Kannada author MM Kalburgi’s cold blooded murder on August 30 followed by lynching of a hapless 52-year-old man last month for eating beef have set a new trend of dissent from the literary society. So far fifteen writers have returned their literary awards and another Kannada author, Aravind Malagatti, has resigned from the Akademi’s general council citing rising intolerance and communal atmosphere in the country the reason. When City Express asked renowned authors from the city, “is space for free expression shrinking,” this is what they had to say:
Jameela Nishat, author and director and founder of Shaheen Welfare Trust
Yes, definitely and this is why we had organised a meeting “Bol ke lab azzad hai tere” soon after Kalburgi’s murder. Giving up a state honour is a laudable way of showing dissent. But what has added insult to injury is the way Sahitya Akademi has handled the issue. Lack of appropriate response from the body that is held in high esteem is disappointing and personally I feel let down. On the other side this has also become the reason that people are talking and debating the infringement of freedom of expression.
As a creative person, I am not really scared nor am I new to facing threats. Muslims fundamentalists had threatened to burn my first book, but it was published. So such acts just show how intolerant you are.
T Vijay Kumar, professor English Literature, Osmania University and director of Hyderabad Literary Festival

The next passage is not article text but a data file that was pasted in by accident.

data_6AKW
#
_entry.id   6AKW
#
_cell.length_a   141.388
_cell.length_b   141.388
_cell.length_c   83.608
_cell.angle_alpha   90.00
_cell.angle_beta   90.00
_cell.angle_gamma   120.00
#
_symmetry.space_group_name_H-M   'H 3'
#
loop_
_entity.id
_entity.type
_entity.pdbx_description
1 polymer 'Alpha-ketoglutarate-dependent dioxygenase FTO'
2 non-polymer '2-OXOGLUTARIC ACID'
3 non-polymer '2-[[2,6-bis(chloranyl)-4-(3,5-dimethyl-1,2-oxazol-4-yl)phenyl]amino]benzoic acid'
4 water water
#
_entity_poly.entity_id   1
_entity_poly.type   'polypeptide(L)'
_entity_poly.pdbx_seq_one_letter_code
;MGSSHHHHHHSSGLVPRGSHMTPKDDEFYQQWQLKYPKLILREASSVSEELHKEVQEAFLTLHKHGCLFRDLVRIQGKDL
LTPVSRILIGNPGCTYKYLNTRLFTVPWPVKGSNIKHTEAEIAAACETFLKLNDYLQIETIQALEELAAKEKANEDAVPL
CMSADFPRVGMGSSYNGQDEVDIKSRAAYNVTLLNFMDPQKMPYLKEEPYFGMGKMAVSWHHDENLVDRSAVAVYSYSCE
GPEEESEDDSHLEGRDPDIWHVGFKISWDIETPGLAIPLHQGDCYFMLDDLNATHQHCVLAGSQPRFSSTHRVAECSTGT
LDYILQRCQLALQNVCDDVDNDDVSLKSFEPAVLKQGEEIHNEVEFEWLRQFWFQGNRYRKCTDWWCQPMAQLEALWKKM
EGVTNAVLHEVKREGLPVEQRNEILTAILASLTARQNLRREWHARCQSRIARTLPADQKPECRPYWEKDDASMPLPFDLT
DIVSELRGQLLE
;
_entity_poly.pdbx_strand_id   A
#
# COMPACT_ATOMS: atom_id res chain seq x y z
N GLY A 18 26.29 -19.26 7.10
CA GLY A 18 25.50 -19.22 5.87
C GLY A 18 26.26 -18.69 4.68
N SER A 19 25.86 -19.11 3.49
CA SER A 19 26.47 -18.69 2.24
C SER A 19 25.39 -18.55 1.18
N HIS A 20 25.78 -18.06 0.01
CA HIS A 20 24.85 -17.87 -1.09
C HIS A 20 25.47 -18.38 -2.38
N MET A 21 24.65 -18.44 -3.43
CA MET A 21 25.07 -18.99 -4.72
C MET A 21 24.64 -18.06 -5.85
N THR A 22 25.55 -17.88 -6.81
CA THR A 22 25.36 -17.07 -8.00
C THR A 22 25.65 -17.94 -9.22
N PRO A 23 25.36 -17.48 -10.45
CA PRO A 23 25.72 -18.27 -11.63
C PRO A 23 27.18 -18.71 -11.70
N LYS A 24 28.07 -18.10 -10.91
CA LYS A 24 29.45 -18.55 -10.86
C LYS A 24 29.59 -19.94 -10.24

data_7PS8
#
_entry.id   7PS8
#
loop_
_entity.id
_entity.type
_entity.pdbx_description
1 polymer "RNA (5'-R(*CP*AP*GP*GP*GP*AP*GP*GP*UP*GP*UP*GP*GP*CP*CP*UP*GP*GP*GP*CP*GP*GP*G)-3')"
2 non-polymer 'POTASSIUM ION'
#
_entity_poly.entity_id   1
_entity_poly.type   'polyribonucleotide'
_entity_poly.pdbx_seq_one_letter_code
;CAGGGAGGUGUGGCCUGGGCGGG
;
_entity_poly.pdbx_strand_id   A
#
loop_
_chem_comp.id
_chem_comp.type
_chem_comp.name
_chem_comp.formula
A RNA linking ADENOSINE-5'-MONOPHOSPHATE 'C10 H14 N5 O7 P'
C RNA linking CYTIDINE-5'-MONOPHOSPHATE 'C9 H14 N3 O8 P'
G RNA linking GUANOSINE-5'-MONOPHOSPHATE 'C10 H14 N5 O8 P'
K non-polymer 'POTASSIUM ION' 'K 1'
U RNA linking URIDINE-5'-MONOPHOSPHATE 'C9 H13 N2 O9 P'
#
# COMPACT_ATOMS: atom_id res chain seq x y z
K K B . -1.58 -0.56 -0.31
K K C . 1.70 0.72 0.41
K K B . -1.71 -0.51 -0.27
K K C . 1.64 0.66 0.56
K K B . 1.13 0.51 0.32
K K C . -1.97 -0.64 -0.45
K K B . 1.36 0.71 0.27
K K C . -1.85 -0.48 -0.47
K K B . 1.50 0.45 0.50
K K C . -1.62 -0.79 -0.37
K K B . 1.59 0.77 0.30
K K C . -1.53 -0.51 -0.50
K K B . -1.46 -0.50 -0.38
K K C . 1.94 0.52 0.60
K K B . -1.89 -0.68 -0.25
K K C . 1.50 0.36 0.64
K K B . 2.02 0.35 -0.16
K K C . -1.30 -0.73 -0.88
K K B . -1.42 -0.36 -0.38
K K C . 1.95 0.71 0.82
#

Civil space for expressive and democratic speech and differing opinion is threatened and is thus a cause of worry. And Sahitya Akademi being an autonomous body that speaks for democratic people, should have taken a lead and commented that expressing one’s opinions can not be curtailed. I feel authors returning their awards will have a negative impact on writers. A writer’s job is to write and when you tell them when, how and what to write, you steal their creative edge and demean them. This is the time civil society should step in and take ownership and speak about it.
Vasanth Kanabiran, author and activist
Isn’t it obvious that the space has already shrunk? And I am gald that the laureates are returning their awards and thus telling the state it is responsible for this. Unlike previously when censorship was state sponsored, now we have street censorship. What people don’t like they destroy and state by not taking any action, condones it. State is thus playing politics. At a time when it should take a loud and clear stand, it is playing hide and seek. And this is not scaring me personally but then it does instill a sense of fear in me for several other things. You can burn a book, kill a person but you can’t obliterate an idea.